Germany is a country where anti-American hate goes hand in hand with “progressive” ideology. The editors of Spiegel magazine were among the first to discover just how lucrative it could be to exploit the phenomenon. They were in the forefront of a campaign of quasi-racist hatemongering that reached its climax in the final years of the Clinton and the first years of the Bush Administration. Some of its nastiest manifestations have been well-documented at Davids Medienkritik, where you will find an occasional comment by yours truly. In those days, Spiegel’s virulent anti-Americanism became so obsessive that occasionally it was hard to find any news about Germany on their website. Their hate pedlar in chief was Marc Pitzke, who could always be relied on to throw out red meat to Germany’s legions of Amerika haters thinly tarted up as “analysis.” Eventually, people on the other side of the Atlantic began to notice what was going on, and Spiegel’s claims of “objective criticism” no longer passed the “ho ho” test. Spiegel put Pitzke back in his jar and throttled back the hate campaign. Manifestations of anti-Americanism have been more “tasteful” since then, but they’ve hardly disappeared. The haters haven’t gone anywhere, and they are still more than willing to pay good coin to anyone willing to feed their prejudices. Spiegel still uses Pitzke to give them an occasional “fix.” It helps the bottom line.
The content of his latest “analysis” is no less predictable than any of his other offerings over the last decade and more. It appears the rapid mobilization of US aid to Haiti had nothing to do with any praiseworthy motive, but was all part of a dark conspiracy to promote US imperial ambitions in the region. Surprise, surprise! Some money quotes from Pitzke’s “analysis:”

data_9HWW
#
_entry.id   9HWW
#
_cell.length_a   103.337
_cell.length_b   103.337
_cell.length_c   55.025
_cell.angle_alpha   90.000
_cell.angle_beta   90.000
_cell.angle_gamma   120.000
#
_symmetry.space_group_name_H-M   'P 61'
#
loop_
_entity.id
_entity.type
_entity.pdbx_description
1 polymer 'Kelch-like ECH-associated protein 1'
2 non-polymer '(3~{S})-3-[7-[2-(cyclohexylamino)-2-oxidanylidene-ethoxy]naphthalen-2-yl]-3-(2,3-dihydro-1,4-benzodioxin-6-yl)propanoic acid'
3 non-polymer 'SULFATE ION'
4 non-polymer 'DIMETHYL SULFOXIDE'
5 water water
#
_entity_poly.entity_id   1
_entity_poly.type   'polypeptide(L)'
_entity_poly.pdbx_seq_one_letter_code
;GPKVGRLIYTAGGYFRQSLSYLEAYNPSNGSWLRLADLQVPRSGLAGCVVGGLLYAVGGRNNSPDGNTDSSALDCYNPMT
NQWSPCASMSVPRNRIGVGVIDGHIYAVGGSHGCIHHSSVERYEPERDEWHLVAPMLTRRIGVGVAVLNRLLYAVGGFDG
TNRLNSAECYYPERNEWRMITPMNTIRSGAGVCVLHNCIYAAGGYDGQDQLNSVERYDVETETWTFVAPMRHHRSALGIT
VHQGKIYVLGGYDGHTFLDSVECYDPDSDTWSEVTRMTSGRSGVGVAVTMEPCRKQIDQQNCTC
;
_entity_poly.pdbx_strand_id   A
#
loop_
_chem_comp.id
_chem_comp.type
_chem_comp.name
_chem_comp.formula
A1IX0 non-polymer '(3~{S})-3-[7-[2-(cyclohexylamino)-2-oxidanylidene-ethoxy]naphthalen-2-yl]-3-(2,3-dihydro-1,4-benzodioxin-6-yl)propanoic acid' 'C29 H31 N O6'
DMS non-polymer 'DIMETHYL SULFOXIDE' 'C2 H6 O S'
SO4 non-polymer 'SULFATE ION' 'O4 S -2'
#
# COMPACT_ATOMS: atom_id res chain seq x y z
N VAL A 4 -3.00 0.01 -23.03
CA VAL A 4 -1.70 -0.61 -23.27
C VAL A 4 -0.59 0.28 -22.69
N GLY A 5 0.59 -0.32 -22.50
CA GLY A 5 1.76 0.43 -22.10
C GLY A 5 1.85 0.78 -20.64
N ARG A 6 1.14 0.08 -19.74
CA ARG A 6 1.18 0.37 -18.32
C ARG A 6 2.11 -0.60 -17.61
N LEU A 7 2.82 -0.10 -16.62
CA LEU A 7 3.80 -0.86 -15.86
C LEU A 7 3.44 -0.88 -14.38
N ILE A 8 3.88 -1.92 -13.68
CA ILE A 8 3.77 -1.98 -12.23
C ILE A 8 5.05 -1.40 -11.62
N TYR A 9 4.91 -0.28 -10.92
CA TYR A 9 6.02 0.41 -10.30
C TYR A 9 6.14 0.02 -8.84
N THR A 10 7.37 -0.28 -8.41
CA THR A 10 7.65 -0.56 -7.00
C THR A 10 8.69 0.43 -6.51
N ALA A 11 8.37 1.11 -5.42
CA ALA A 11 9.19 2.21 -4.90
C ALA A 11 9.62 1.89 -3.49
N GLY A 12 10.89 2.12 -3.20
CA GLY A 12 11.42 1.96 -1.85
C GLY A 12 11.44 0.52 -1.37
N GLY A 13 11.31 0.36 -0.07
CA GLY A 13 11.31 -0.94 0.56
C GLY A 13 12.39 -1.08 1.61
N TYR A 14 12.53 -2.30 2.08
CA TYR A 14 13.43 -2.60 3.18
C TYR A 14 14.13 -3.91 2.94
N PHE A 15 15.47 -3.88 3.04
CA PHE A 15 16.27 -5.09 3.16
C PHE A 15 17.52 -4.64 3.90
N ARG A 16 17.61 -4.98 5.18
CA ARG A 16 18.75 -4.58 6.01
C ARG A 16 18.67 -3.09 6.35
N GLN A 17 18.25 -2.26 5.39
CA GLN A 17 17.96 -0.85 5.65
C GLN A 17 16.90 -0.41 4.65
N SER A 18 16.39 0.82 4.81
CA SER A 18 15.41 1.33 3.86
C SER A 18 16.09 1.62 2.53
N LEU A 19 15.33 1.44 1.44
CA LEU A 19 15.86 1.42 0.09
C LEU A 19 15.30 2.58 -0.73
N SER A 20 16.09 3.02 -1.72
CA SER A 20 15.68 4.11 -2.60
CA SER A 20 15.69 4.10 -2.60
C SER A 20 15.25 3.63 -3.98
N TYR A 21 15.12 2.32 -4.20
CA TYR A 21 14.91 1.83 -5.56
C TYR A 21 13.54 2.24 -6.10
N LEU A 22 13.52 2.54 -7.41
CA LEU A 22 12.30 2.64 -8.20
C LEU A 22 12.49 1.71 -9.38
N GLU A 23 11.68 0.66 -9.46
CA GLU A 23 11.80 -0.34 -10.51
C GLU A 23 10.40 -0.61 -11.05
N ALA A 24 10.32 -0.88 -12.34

Here “help” doesn’t just mean help – but rather invariably a complex fabric of geopolitical interests and self serving.
This time, too, the US military took the lead.
(at UN Headquarters in New York) Bill Clinton appealed before the General Assembly for international help and aid, and then made the rounds of the TV news shows. “Only five dollars can make a difference,” he said… As President he made sure via an American intervention that Haiti’s deposed chief of state, Jean-Bertrand Aristide, was returned to office, in the hope that he would be a vassal.
You get the idea. Remember the old saying, “No good deed goes unpunished!” I often wonder what Pitzke gets for this kind of “analysis.” Spiegel probably pays him too much. Let any reasonably competent journalism undergraduate read four or five of his articles to get the general idea, supply them with the topic of the day, and they could surely reproduce this sort of “analysis” virtually word for word. It’s about as predictable as the sun rising in the morning.
You “old German hands” out there will no doubt remember how the apologists and rationalizers assured us that German anti-Americanism was “all about Bush.” Well, Bush is long gone, and German anti-Americanism is alive and well. They didn’t give Obama much of a honeymoon, did they? How very disappointed the apologists must be to discover that, after all, he’s just like Bush.
Pitzke ends his latest offering with some pious pontifications about televangelist Pat Robertson’s take on Haiti. It turns out Pat has stepped in it again, characteristically attributing the disaster to divine vengeance. Apparently he wasn’t too finicky about historical accuracy in the process, claiming that the Haitians made a “pact with the devil” when they were “under the knout” of Napoleon III, instead of Napoleon I. Pitzke’s “zinger” sentence at the end of his “analysis:”
But the Americans have never been too exact about history when it comes to Haiti.
There you have it, dear readers. You thought you were individuals. In fact, you’re all just so many Pat Robertsons.